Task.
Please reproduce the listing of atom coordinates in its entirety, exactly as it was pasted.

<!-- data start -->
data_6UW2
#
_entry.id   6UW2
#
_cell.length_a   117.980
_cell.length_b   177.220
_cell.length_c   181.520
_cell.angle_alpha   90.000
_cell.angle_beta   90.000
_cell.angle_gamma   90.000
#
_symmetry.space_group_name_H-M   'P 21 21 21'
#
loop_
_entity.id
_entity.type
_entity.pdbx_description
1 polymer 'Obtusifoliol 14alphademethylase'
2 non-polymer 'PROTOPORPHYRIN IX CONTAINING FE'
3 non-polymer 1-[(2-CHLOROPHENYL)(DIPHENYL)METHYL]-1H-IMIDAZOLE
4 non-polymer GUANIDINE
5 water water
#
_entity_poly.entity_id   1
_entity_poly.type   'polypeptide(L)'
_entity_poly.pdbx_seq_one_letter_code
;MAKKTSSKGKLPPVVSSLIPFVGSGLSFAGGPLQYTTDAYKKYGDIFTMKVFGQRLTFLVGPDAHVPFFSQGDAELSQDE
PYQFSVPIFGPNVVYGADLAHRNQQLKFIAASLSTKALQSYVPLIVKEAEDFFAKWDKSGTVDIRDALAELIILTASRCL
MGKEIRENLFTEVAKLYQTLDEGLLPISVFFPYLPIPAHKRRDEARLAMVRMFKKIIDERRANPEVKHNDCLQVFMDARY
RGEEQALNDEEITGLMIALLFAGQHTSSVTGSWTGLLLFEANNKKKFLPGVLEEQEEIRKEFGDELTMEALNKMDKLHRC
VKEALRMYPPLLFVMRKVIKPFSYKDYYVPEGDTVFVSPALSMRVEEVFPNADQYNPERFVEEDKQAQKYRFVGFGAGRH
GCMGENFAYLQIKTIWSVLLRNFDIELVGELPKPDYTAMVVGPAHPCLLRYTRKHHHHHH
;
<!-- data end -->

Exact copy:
data_6UW2
#
_entry.id   6UW2
#
_cell.length_a   117.980
_cell.length_b   177.220
_cell.length_c   181.520
_cell.angle_alpha   90.000
_cell.angle_beta   90.000
_cell.angle_gamma   90.000
#
_symmetry.space_group_name_H-M   'P 21 21 21'
#
loop_
_entity.id
_entity.type
_entity.pdbx_description
1 polymer 'Obtusifoliol 14alphademethylase'
2 non-polymer 'PROTOPORPHYRIN IX CONTAINING FE'
3 non-polymer 1-[(2-CHLOROPHENYL)(DIPHENYL)METHYL]-1H-IMIDAZOLE
4 non-polymer GUANIDINE
5 water water
#
_entity_poly.entity_id   1
_entity_poly.type   'polypeptide(L)'
_entity_poly.pdbx_seq_one_letter_code
;MAKKTSSKGKLPPVVSSLIPFVGSGLSFAGGPLQYTTDAYKKYGDIFTMKVFGQRLTFLVGPDAHVPFFSQGDAELSQDE
PYQFSVPIFGPNVVYGADLAHRNQQLKFIAASLSTKALQSYVPLIVKEAEDFFAKWDKSGTVDIRDALAELIILTASRCL
MGKEIRENLFTEVAKLYQTLDEGLLPISVFFPYLPIPAHKRRDEARLAMVRMFKKIIDERRANPEVKHNDCLQVFMDARY
RGEEQALNDEEITGLMIALLFAGQHTSSVTGSWTGLLLFEANNKKKFLPGVLEEQEEIRKEFGDELTMEALNKMDKLHRC
VKEALRMYPPLLFVMRKVIKPFSYKDYYVPEGDTVFVSPALSMRVEEVFPNADQYNPERFVEEDKQAQKYRFVGFGAGRH
GCMGENFAYLQIKTIWSVLLRNFDIELVGELPKPDYTAMVVGPAHPCLLRYTRKHHHHHH
;